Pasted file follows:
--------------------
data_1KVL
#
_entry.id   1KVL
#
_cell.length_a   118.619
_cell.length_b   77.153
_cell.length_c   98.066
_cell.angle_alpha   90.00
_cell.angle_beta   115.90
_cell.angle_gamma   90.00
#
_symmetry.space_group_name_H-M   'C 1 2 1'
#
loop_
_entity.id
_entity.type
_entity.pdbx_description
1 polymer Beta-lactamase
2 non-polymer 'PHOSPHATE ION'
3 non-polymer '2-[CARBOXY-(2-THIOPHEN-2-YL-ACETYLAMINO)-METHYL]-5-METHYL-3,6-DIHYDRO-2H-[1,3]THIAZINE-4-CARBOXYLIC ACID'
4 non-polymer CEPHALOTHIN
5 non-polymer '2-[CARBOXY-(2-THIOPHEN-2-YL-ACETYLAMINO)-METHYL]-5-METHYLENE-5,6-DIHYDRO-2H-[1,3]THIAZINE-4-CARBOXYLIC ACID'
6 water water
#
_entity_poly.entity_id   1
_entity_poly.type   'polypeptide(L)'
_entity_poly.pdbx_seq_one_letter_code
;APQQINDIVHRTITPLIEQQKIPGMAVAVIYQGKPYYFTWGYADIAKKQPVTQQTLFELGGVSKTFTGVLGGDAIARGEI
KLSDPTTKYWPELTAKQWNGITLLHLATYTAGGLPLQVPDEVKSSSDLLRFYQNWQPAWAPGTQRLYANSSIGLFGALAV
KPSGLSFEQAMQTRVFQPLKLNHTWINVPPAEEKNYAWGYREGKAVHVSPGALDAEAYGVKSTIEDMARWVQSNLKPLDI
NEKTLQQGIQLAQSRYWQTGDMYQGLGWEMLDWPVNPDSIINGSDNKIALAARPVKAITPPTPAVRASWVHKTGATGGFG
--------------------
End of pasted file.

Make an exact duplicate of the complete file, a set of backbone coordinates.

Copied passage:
data_1KVL
#
_entry.id   1KVL
#
_cell.length_a   118.619
_cell.length_b   77.153
_cell.length_c   98.066
_cell.angle_alpha   90.00
_cell.angle_beta   115.90
_cell.angle_gamma   90.00
#
_symmetry.space_group_name_H-M   'C 1 2 1'
#
loop_
_entity.id
_entity.type
_entity.pdbx_description
1 polymer Beta-lactamase
2 non-polymer 'PHOSPHATE ION'
3 non-polymer '2-[CARBOXY-(2-THIOPHEN-2-YL-ACETYLAMINO)-METHYL]-5-METHYL-3,6-DIHYDRO-2H-[1,3]THIAZINE-4-CARBOXYLIC ACID'
4 non-polymer CEPHALOTHIN
5 non-polymer '2-[CARBOXY-(2-THIOPHEN-2-YL-ACETYLAMINO)-METHYL]-5-METHYLENE-5,6-DIHYDRO-2H-[1,3]THIAZINE-4-CARBOXYLIC ACID'
6 water water
#
_entity_poly.entity_id   1
_entity_poly.type   'polypeptide(L)'
_entity_poly.pdbx_seq_one_letter_code
;APQQINDIVHRTITPLIEQQKIPGMAVAVIYQGKPYYFTWGYADIAKKQPVTQQTLFELGGVSKTFTGVLGGDAIARGEI
KLSDPTTKYWPELTAKQWNGITLLHLATYTAGGLPLQVPDEVKSSSDLLRFYQNWQPAWAPGTQRLYANSSIGLFGALAV
KPSGLSFEQAMQTRVFQPLKLNHTWINVPPAEEKNYAWGYREGKAVHVSPGALDAEAYGVKSTIEDMARWVQSNLKPLDI
NEKTLQQGIQLAQSRYWQTGDMYQGLGWEMLDWPVNPDSIINGSDNKIALAARPVKAITPPTPAVRASWVHKTGATGGFG